My research interests lie in the fields of library science and women's studies. In the domain of library science, I designed and evaluated library collections and programs to support distance education, research and teaching in interdisciplinary fields, and information literacy. I investigated and participated in the transformation of traditional library services to new service models, such as virtual libraries and embedded librarians, that align with 21st century information seeking behaviors. I also explored historical topics, including the rise and decline of academic branch libraries in the U.S. In the domain of women's studies, I researched and contributed to the development of library collections and bibliographic resources in support of feminist scholarship. Since retiring, I have focused on storytelling performance, including both traditional folktales and personal stories. I have also worked as a freelance writer for a large university library and a major reference publisher.
Tracy, Daniel G., & Susan E. Searing. (2014). LIS graduate students as library users: a survey study. Journal of Academic Librarianship, 40(3/4), 367–378. http://hdl.handle.net/2142/50033
Searing, Susan E. (2012). In it for the long haul: lessons from a decade of assessment. Journal of Library & Information Services in Distance Learning, 6(3/4), 1-32. http://hdl.handle.net/2142/45112
Searing, Susan E. (2012). "The special collection in librarianship": researching the history of library science libraries. Journal of Education for Library and Information Science, 53(4), 225-238. http://hdl.handle.net/2142/49976
Searing, Susan E., & Greenlee, Alison M. (2011). Faculty responses to library service innovations: a case study. Journal of Education for Library and Information Science, 52(4), 279-294. http://hdl.handle.net/2142/25619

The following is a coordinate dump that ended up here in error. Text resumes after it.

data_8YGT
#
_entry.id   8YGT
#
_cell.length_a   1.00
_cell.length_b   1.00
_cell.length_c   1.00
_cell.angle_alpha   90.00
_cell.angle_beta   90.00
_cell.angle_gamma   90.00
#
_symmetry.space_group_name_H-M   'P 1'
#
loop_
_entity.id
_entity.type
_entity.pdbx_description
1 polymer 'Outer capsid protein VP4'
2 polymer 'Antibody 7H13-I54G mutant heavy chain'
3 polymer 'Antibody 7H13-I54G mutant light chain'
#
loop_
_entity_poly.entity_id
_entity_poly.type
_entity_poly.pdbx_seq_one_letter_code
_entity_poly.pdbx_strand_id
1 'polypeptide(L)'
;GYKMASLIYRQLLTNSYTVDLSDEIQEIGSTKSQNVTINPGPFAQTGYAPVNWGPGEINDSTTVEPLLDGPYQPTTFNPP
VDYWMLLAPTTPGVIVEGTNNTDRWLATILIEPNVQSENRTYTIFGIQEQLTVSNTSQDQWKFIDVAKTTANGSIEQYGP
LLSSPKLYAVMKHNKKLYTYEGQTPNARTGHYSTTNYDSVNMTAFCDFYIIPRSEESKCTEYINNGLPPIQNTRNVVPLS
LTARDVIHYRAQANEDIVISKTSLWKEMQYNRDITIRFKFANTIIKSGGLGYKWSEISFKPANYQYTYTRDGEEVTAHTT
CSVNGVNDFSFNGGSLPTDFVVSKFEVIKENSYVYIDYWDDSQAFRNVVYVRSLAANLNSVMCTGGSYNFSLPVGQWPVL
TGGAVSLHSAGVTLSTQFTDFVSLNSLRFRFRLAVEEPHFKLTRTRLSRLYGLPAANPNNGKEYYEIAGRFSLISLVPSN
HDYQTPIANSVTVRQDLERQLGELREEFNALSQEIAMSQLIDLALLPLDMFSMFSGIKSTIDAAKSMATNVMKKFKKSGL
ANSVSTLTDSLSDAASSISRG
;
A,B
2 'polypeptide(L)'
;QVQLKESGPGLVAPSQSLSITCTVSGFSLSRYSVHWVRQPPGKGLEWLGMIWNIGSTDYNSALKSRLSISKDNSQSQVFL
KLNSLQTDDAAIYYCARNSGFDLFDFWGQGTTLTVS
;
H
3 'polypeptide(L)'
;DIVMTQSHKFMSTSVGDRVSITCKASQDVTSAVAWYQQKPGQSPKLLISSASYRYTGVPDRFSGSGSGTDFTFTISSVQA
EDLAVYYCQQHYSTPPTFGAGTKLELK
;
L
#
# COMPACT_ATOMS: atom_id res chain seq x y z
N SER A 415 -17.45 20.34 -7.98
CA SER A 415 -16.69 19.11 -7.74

Searing, Susan E. (2011). Grey literature past and present: the evolution of library annual reports. International Journal on Grey Literature, 7(3), 147-152.
Searing, Susan E. (2007). Integrating assessment into recurring information literacy instruction: a case study from LIS education. Public Services Quarterly, 3(1/2), 191-218. [Published simultaneously in: Walter, S. (Ed.), The teaching library: Approaches to assessing information literacy instruction (pp. 191-218). New York: Haworth Press.] http://hdl.handle.net/2142/1793
Searing, Susan E. (2007). Biographical reference works for and about women, from the advent of the women’s liberation movement to the present: an exploratory analysis. Library Trends, 57, no. 2, 469-493. http://hdl.handle.net/2142/3534
Searing, Susan E. (2004). All in the family: library services for LIS online education. Journal of Library Administration, 41(3/4), 391-405. [Published simultaneously in: Mahoney, P.B. (Ed.), The eleventh Off-Campus Library Services Conference proceedings (pp. 391-405). New York: Haworth Press.] http://hdl.handle.net/2142/102
Whitlatch, Jo Bell, and Susan E. Searing, eds. (2014). Guide to Reference: Essential General Reference and Library Science Sources. Chicago: ALA Editions.
Loeb, Catherine, Susan E. Searing, and Esther Stineman. (1987). Women's Studies: A Recommended Core Bibliography, 1980-1985. Littleton, CO: Libraries Unlimited.
Searing, Susan E. (2016). The rise and fall of the library science library: A history of library support for North American LIS education. In Educating the Profession: Forty Years of the IFLA Section on Education and Training, pp. 352-372. Michael Seadle et al. (eds.). Berlin: DeGruyter.
Jacoby, JoAnn, and Susan E. Searing. (2015). Merging, creating, transforming: The New Service Models Initiative at Illinois. In Difficult Decisions: Closing and Merging Academic Libraries, pp. 1-32. Sara Holder and Amber Lannon (eds.). Chicago: ACRL.
Searing, Susan E. (2013). Shaping the librarian's library: collecting to support LIS education and practice. In Library collection development for professional programs: trends and best practices, pp. 88-111. Sara Holder (ed.). Hershey, PA: IGI-Global.
Searing, Susan E. (2004). Reshaping traditional services for non-traditional learning: the LEEP student in the library. In Learning, culture and community in online education: research and practice, pp. 267-282. Caroline Haythornthwaite and Michelle M. Kazmer (eds.). New York: Peter Lang.
Searing, Susan E. (2002). Feminist values and the canon question: shaping library collections and electronic gateways to information in women's studies. In Information sources in women's studies and feminism, pp. 79-99. Hope Olson (ed.) Munich: K.G. Saur.